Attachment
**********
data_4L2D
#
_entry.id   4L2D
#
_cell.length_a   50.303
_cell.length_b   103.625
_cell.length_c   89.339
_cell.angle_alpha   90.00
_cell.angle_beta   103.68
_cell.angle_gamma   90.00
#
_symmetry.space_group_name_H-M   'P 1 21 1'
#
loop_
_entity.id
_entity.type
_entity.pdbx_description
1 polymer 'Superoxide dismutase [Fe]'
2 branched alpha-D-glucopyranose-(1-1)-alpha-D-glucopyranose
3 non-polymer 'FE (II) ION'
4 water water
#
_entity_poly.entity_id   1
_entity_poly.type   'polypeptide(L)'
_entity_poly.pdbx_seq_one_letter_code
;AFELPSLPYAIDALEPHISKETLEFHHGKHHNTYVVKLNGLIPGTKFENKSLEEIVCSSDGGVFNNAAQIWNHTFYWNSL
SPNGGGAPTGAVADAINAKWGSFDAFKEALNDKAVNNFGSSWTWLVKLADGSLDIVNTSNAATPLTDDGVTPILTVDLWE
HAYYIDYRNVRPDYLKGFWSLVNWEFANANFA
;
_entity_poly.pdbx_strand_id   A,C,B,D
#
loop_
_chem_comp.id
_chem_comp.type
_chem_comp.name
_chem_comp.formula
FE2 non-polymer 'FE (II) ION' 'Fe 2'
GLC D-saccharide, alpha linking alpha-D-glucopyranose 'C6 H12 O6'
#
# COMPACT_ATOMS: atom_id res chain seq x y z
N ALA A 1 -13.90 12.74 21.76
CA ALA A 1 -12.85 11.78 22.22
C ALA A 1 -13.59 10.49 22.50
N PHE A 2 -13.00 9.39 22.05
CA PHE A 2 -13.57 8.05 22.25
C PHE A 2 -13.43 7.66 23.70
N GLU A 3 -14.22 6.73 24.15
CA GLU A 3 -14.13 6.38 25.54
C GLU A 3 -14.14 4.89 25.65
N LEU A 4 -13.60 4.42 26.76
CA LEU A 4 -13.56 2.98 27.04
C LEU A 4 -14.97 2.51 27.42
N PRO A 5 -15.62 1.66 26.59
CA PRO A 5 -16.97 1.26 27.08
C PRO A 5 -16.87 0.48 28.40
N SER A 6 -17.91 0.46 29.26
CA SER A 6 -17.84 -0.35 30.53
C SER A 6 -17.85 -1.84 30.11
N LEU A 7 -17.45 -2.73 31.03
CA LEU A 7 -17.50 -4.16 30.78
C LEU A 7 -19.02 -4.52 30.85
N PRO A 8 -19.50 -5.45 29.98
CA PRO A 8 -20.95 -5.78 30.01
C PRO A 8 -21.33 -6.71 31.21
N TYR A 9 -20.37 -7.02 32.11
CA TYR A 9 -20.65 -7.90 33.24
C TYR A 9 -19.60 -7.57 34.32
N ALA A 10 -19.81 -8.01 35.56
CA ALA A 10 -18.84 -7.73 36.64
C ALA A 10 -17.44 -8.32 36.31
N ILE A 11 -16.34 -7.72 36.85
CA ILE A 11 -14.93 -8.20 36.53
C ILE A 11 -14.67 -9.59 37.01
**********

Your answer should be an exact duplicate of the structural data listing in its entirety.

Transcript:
data_4L2D
#
_entry.id   4L2D
#
_cell.length_a   50.303
_cell.length_b   103.625
_cell.length_c   89.339
_cell.angle_alpha   90.00
_cell.angle_beta   103.68
_cell.angle_gamma   90.00
#
_symmetry.space_group_name_H-M   'P 1 21 1'
#
loop_
_entity.id
_entity.type
_entity.pdbx_description
1 polymer 'Superoxide dismutase [Fe]'
2 branched alpha-D-glucopyranose-(1-1)-alpha-D-glucopyranose
3 non-polymer 'FE (II) ION'
4 water water
#
_entity_poly.entity_id   1
_entity_poly.type   'polypeptide(L)'
_entity_poly.pdbx_seq_one_letter_code
;AFELPSLPYAIDALEPHISKETLEFHHGKHHNTYVVKLNGLIPGTKFENKSLEEIVCSSDGGVFNNAAQIWNHTFYWNSL
SPNGGGAPTGAVADAINAKWGSFDAFKEALNDKAVNNFGSSWTWLVKLADGSLDIVNTSNAATPLTDDGVTPILTVDLWE
HAYYIDYRNVRPDYLKGFWSLVNWEFANANFA
;
_entity_poly.pdbx_strand_id   A,C,B,D
#
loop_
_chem_comp.id
_chem_comp.type
_chem_comp.name
_chem_comp.formula
FE2 non-polymer 'FE (II) ION' 'Fe 2'
GLC D-saccharide, alpha linking alpha-D-glucopyranose 'C6 H12 O6'
#
# COMPACT_ATOMS: atom_id res chain seq x y z
N ALA A 1 -13.90 12.74 21.76
CA ALA A 1 -12.85 11.78 22.22
C ALA A 1 -13.59 10.49 22.50
N PHE A 2 -13.00 9.39 22.05
CA PHE A 2 -13.57 8.05 22.25
C PHE A 2 -13.43 7.66 23.70
N GLU A 3 -14.22 6.73 24.15
CA GLU A 3 -14.13 6.38 25.54
C GLU A 3 -14.14 4.89 25.65
N LEU A 4 -13.60 4.42 26.76
CA LEU A 4 -13.56 2.98 27.04
C LEU A 4 -14.97 2.51 27.42
N PRO A 5 -15.62 1.66 26.59
CA PRO A 5 -16.97 1.26 27.08
C PRO A 5 -16.87 0.48 28.40
N SER A 6 -17.91 0.46 29.26
CA SER A 6 -17.84 -0.35 30.53
C SER A 6 -17.85 -1.84 30.11
N LEU A 7 -17.45 -2.73 31.03
CA LEU A 7 -17.50 -4.16 30.78
C LEU A 7 -19.02 -4.52 30.85
N PRO A 8 -19.50 -5.45 29.98
CA PRO A 8 -20.95 -5.78 30.01
C PRO A 8 -21.33 -6.71 31.21
N TYR A 9 -20.37 -7.02 32.11
CA TYR A 9 -20.65 -7.90 33.24
C TYR A 9 -19.60 -7.57 34.32
N ALA A 10 -19.81 -8.01 35.56
CA ALA A 10 -18.84 -7.73 36.64
C ALA A 10 -17.44 -8.32 36.31
N ILE A 11 -16.34 -7.72 36.85
CA ILE A 11 -14.93 -8.20 36.53
C ILE A 11 -14.67 -9.59 37.01